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“We’re starting to see the smoke, eventually we will see the flame”

The Southern California Interagency Wildland Fire & Fuels Cadre, in close partnership with the La Jolla Band of Luiseño Indians, the Stewardship Pathways Program (led by the Climate Science Alliance and its Tribal Working Group), brought elders, fire practitioners and participants together for the first Cultural Burning Demonstration and Awareness Workshop.


A speaker stands in the center of a circle of tables full of many people

Last week, the Southern California Interagency Wildland Fire & Fuels Cadre, in close partnership with the La Jolla Band of Luiseño Indians, the Stewardship Pathways Program (led by the Climate Science Alliance and its Tribal Working Group) held the first Cultural Burning Demonstration and Awareness Workshop. Originally, the event was to be held at Palomar Mountain State Park, established within the ancestral gathering grounds of the Payómkawichum and Kumeyaay. Snow and rain showers guided the event into the La Jolla Indian Reservation’s gymnasium where over 100 elders, practitioners and participants gathered and kept warm sharing stories of fire.


The event began with an opening ceremony by the La Jolla Band of Luiseño Indians’ Vice Chairman Jack Musick and a welcome from Jimmy Trujillo. Participants introduced themselves and reflected on what comes to mind when they think of fire. A practitioner panel discussion was held with Wesley Ruise Jr., Jimmy Trujillo, Will Madrigal, Emily Burgueno, Angela Mooney D’Arcy, Diania Caudell, Willie Pink, and Richard Bugbee. All participants shared a meal together, provided by La Jolla community member Sabrina Magante, featuring local native foods: Wiiwish acorn mush, Indian tacos and burritos.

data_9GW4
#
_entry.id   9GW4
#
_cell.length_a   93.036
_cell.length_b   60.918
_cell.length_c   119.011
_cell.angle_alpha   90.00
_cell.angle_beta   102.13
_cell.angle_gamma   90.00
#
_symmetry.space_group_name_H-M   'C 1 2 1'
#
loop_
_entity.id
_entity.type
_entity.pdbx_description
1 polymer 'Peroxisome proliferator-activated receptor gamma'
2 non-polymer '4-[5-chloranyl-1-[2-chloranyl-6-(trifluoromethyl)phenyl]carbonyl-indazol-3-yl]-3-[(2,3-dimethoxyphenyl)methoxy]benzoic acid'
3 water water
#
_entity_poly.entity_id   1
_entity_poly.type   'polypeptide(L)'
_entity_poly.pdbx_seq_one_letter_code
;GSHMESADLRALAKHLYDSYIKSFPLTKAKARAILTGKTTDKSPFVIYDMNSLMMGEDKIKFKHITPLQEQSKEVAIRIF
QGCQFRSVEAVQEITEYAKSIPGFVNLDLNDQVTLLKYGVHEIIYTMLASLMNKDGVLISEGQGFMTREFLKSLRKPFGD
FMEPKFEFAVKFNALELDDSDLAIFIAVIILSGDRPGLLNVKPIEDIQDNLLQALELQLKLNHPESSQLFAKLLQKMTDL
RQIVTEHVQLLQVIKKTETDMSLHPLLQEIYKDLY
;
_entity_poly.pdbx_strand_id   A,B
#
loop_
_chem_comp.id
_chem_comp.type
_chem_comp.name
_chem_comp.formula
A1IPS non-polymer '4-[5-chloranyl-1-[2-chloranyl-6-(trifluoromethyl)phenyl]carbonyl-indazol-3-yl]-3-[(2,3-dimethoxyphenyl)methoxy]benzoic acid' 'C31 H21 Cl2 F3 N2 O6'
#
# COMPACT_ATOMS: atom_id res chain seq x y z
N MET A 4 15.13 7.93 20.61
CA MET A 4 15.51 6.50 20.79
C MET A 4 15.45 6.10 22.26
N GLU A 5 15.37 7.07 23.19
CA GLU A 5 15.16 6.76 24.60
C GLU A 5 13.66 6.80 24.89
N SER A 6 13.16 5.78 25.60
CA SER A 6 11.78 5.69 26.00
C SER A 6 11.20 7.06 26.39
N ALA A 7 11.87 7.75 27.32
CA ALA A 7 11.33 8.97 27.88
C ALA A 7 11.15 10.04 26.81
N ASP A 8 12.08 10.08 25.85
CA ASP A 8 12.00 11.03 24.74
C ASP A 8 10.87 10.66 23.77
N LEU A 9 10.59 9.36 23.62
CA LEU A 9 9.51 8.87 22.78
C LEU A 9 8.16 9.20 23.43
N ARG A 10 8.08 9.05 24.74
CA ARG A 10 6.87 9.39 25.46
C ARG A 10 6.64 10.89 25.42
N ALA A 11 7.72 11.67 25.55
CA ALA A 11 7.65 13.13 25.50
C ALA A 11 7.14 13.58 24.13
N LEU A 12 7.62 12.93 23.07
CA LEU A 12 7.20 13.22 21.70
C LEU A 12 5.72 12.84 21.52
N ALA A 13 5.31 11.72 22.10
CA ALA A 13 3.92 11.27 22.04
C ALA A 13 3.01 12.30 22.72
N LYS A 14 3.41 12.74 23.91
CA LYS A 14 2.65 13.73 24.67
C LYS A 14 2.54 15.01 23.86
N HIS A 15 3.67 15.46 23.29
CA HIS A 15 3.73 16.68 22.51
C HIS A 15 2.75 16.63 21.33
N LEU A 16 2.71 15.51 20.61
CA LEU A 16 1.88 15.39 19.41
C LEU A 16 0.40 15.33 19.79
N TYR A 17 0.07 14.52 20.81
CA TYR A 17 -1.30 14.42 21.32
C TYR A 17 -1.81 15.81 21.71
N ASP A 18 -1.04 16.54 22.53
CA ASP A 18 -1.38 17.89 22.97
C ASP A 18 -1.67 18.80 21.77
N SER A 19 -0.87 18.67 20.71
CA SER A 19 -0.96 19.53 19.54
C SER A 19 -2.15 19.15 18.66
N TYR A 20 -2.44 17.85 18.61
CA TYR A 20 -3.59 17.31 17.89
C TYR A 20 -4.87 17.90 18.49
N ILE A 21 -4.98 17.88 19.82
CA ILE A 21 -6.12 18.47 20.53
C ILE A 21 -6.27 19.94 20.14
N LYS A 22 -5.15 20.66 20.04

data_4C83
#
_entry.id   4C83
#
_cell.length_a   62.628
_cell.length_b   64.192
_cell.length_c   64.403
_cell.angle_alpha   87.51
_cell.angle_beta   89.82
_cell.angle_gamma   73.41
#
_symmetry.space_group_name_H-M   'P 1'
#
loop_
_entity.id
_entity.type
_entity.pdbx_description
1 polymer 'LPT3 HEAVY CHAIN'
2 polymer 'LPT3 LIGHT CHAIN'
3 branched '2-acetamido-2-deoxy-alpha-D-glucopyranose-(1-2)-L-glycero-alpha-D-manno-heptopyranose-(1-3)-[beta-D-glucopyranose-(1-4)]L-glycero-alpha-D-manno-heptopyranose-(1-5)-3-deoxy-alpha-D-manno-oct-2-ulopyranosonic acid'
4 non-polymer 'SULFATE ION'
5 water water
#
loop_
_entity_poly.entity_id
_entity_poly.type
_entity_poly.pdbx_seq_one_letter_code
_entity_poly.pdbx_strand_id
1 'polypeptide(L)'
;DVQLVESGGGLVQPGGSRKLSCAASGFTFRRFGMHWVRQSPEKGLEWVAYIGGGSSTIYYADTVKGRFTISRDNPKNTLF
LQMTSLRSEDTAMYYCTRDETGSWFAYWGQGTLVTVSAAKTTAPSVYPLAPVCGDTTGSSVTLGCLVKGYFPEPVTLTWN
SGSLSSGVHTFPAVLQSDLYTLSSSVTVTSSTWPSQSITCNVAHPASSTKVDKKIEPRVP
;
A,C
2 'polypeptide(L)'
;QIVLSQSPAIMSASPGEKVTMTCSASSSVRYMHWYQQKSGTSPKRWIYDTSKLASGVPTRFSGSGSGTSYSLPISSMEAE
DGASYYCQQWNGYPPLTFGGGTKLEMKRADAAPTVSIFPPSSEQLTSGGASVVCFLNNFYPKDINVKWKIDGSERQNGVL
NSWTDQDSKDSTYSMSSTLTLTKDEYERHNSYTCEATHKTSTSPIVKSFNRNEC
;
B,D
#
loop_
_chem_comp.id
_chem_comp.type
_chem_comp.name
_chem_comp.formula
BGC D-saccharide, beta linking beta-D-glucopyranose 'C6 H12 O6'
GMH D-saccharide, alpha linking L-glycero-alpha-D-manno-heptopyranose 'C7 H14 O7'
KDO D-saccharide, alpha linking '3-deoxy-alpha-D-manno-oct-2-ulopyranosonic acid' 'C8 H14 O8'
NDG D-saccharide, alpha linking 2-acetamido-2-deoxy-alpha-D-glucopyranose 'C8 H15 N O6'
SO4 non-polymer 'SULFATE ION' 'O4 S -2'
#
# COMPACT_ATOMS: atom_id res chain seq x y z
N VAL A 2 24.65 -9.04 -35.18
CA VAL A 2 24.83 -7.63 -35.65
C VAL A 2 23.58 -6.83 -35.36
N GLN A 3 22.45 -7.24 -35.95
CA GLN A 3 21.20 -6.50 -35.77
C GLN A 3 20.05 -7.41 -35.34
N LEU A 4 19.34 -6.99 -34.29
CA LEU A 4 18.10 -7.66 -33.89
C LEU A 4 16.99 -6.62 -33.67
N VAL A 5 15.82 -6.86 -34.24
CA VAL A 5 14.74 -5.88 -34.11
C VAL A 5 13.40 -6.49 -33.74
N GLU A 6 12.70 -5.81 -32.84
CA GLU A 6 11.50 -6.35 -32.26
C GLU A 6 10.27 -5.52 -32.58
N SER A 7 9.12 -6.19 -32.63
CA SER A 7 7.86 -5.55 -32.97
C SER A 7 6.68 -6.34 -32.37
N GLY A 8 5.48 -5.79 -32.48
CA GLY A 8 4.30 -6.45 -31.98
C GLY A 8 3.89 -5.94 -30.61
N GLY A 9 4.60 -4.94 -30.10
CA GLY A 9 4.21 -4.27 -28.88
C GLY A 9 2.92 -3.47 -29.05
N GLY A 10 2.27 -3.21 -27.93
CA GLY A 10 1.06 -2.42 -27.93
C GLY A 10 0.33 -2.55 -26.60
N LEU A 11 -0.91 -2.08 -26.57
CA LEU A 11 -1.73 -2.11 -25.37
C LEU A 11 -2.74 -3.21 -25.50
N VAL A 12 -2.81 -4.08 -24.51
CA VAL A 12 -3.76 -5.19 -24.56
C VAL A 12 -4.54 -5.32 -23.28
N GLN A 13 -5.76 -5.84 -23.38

Elders and local practitioners Richard Bugbee, Will Madrigal Jr., Emily Burgueno, Frank Padilla Jr. and Willy Pink discussed gathering practices that depend on the Indigenous land management practice of cultural burning to care for the land and share in its bounty in talking circles. Fire Chief Wesley Ruise Jr and La Jolla Tribal Historic Preservation Officer James Trujillo discussed cultural burning support needs and challenges and the importance of historic preservation. CalFire Chief Len Nielson discussed state legislative and administrative information around prescribed fire, and pathways for cultural practitioners to engage in cultural burning and answered questions from participants. UC Riverside graduate student researcher and La Jolla Band of Luiseño Indians Environmental Protection Office Natural Resources Program Director, Joelene Tamm, presented about Goldspotted Oak Borer management, and the potential use of prescribed fire based on cultural burning. The afternoon closed with final reflections from community members and partners, who expressed their hopes for future collaboration and a need for continuing cultural burning gatherings. “We’re starting to see the smoke, eventually we will see the flame” - Fire Chief Wesley Ruise Jr.



The Climate Science Alliance is grateful to the La Jolla Band of Luiseño Indians for hosting the workshop in their space and to the elders, practitioners and participants for sharing in this important event. To learn more about the Cultural Burning Demonstration and Awareness Workshop and similar efforts, visit the Climate Science Alliance’s Stewardship Pathways Indigenous Fire Stewardship page, subscribe to Tribal Nations News, and stay tuned for Condor Visual Media’s upcoming documentary “Maathaw: The Fire Within Us”.

















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